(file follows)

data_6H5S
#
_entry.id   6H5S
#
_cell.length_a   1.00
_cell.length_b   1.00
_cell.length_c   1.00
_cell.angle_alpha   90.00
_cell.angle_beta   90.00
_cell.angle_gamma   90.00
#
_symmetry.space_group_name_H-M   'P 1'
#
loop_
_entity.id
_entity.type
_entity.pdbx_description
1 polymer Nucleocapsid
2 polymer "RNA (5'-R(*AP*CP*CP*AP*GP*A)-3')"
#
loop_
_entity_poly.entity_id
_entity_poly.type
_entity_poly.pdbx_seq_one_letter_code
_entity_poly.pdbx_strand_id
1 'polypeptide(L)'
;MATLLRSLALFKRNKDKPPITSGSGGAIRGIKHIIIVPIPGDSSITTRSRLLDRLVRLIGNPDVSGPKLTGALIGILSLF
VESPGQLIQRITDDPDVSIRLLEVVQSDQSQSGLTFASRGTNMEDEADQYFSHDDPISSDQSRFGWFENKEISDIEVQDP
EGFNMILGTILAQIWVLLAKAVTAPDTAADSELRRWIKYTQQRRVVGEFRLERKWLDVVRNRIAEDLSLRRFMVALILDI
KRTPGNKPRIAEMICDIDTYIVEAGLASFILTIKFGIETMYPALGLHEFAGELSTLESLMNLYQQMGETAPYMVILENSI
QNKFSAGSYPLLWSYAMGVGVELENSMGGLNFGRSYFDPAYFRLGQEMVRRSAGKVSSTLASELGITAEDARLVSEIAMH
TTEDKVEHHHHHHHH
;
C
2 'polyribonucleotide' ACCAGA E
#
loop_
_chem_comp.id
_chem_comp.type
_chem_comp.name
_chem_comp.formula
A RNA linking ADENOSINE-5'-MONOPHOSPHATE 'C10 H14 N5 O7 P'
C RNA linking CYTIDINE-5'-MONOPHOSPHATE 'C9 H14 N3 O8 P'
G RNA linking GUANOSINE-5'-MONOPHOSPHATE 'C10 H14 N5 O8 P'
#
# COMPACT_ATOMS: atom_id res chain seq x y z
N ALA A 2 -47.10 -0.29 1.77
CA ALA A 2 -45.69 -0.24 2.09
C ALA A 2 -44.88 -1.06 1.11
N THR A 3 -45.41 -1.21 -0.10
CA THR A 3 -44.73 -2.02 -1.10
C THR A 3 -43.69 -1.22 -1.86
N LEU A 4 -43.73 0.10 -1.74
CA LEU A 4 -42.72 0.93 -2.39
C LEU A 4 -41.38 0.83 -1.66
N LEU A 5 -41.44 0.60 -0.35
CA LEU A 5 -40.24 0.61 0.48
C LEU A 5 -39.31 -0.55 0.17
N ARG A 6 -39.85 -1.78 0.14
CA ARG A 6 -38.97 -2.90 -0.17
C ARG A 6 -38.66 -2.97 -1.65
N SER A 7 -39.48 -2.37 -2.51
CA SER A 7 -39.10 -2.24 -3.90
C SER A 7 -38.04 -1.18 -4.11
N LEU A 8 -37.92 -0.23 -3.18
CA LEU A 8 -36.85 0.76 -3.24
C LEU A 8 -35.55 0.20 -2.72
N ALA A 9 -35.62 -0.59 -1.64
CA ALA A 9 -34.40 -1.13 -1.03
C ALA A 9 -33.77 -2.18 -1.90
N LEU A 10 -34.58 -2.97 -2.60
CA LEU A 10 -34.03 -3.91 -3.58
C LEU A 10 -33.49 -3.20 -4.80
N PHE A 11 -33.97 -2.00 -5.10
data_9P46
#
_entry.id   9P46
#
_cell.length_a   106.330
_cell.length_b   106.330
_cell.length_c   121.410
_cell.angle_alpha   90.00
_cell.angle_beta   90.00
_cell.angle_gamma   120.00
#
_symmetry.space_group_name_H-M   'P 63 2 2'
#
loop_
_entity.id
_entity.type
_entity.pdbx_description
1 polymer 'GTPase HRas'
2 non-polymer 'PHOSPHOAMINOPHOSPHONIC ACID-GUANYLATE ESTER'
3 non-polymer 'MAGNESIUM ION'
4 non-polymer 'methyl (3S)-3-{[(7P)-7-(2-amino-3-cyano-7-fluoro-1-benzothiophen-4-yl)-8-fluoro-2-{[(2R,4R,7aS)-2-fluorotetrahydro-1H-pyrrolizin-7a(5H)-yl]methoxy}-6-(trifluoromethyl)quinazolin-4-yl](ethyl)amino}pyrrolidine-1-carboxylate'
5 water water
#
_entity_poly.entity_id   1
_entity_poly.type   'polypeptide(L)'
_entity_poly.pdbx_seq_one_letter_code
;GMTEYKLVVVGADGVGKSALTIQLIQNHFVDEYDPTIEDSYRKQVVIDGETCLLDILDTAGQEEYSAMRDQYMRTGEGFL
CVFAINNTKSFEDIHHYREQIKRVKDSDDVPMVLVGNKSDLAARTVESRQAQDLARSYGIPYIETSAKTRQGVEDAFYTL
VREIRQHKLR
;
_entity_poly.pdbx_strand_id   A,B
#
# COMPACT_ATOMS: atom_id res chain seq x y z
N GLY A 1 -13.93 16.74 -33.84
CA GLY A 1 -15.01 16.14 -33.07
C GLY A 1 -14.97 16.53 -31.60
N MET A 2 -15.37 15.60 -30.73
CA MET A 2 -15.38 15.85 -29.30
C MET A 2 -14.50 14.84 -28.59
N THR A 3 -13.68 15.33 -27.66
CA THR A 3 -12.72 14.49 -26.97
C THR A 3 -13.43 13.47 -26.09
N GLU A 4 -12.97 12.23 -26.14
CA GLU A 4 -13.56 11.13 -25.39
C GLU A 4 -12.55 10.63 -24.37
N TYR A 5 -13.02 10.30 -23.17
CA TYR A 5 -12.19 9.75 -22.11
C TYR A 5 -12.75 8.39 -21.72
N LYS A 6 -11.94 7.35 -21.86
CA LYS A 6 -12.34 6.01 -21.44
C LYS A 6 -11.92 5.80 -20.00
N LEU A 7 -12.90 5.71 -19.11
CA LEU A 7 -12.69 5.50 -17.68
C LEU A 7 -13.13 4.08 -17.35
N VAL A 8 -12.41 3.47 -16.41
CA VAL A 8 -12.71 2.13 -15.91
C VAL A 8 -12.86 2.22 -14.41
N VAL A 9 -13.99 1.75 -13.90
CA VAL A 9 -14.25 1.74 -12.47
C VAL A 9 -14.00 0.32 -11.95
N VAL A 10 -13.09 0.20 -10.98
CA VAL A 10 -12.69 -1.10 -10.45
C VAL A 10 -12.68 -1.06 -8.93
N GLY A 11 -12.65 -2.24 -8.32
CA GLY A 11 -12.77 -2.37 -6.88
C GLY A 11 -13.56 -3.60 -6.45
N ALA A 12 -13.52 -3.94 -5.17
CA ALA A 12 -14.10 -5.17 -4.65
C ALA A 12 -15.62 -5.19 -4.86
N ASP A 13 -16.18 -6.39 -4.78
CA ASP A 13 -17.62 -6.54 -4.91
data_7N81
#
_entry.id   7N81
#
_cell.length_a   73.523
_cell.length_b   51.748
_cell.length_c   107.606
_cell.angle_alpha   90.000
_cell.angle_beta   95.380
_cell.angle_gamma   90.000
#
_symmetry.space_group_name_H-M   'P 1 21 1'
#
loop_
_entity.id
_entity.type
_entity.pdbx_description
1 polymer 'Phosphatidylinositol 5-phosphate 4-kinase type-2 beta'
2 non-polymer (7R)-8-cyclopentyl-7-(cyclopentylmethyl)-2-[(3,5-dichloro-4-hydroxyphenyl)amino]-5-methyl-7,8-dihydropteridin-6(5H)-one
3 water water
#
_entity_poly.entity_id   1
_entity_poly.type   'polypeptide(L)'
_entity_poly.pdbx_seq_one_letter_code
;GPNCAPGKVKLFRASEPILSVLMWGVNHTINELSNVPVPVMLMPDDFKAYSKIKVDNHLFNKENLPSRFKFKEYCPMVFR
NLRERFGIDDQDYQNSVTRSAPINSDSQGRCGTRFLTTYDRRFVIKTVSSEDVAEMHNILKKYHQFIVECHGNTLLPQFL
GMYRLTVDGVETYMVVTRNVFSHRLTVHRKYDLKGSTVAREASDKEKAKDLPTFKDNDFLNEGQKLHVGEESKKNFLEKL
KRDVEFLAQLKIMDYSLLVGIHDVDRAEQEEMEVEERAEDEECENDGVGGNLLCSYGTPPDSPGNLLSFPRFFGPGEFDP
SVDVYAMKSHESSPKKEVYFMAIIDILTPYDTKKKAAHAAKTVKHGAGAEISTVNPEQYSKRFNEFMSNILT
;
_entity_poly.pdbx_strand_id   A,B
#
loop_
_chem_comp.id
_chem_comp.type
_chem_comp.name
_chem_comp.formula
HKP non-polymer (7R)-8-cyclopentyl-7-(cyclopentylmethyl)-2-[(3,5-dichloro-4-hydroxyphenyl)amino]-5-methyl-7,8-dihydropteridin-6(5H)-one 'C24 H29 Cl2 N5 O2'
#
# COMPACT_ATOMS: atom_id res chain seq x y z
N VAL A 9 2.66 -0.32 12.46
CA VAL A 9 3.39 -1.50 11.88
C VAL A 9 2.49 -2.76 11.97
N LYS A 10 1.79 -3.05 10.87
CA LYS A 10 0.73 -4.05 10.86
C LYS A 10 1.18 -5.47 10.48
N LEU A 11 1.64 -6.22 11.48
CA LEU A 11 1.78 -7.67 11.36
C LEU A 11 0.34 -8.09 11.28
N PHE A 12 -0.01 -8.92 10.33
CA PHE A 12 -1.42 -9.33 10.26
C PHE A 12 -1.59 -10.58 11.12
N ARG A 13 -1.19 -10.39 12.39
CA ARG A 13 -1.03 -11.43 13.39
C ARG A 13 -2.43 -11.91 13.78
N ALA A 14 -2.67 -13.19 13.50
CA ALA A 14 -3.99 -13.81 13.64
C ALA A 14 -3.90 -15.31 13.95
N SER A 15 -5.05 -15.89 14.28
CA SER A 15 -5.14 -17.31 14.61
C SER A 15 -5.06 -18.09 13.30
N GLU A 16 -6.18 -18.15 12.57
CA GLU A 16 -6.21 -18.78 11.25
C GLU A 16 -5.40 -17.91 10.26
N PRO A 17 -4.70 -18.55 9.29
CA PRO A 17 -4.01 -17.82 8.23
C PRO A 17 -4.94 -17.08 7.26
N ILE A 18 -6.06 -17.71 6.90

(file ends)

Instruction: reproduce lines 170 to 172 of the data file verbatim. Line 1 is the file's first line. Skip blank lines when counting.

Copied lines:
;GPNCAPGKVKLFRASEPILSVLMWGVNHTINELSNVPVPVMLMPDDFKAYSKIKVDNHLFNKENLPSRFKFKEYCPMVFR
NLRERFGIDDQDYQNSVTRSAPINSDSQGRCGTRFLTTYDRRFVIKTVSSEDVAEMHNILKKYHQFIVECHGNTLLPQFL
GMYRLTVDGVETYMVVTRNVFSHRLTVHRKYDLKGSTVAREASDKEKAKDLPTFKDNDFLNEGQKLHVGEESKKNFLEKL